Historically, public health improved during tough economic times because people ate fewer calories, less sugar, less fat. Now we have something that we didn't have before — seductive, cheap, fast food.
Make no mistake, people who are cooking are doing something for their health. The best predictor of a healthy diet is whether you cook it yourself. Rich or poor, they're healthier.
Q: "Of the many legislative/policy changes you recommend, which is the most important?"
A: Insulate government nutrition messages from the food industry. Make sure that the CDC Centers for Disease Control and Prevention, the surgeon general, whoever, be free from corporate interference.
... As for the planet, there are many moving parts. To the extent that you can encourage farmers to diversify their crops, that will do a lot for the planet and health. Diversity on the farm will lead to the diversification of the diet. We're now eating processed corn and soy — and the meat that you can get from that.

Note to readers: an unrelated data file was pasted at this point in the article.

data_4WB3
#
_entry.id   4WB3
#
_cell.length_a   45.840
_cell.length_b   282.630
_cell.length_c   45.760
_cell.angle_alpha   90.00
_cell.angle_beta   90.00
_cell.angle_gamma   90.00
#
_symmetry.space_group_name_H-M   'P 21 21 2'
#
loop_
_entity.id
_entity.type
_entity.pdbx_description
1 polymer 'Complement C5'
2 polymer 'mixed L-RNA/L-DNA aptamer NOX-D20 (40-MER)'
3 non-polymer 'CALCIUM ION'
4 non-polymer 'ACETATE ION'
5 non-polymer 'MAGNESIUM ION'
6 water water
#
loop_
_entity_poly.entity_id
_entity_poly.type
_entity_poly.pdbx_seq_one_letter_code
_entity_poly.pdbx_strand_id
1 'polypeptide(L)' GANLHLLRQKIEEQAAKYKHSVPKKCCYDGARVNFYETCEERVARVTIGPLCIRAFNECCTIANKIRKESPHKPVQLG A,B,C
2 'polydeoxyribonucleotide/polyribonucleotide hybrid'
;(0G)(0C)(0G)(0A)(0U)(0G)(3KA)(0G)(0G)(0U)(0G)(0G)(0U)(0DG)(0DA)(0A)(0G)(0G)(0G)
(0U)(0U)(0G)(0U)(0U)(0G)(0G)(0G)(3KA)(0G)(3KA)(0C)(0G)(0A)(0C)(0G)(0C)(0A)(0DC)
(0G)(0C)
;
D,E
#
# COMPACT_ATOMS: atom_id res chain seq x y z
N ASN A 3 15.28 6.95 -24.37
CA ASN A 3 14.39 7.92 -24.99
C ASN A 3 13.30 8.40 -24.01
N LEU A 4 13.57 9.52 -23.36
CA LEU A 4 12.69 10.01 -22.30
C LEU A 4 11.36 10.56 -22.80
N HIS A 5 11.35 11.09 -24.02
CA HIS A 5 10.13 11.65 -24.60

Q: "Is the sustainable-food movement elitist?"
A: That comes from the media focusing on chefs from the coasts and not noticing that there is someone like urban-garden proponent Will Allen in Milwaukee and the health-oriented People's Grocery in Oakland.
Q: "And if you have to choose your last meal ever on Earth?"
A: I was having a really delicious dinner that we cooked. If I had to name a last meal, this would be it. It was roast chicken I had cut into pieces, brined in salt, herbs, garlic and sugar. I coated it with olive oil and put it in the roasting pan with some potatoes, celery root, parsnips and fresh local asparagus. I said: "Can't beat this."
Copyright © 2009 The Seattle Times Company
NEW - 10:07 AM
Obese people asked to eat fast food for health study
NEW - 7:00 PM
Wine Adviser: Some good Washington wineries got away
When vice president of Sub Pop Records Megan Jasper isn't running things at the office, she's working in her garden at her West Seattle home where she and her husband Brian spend time relaxing.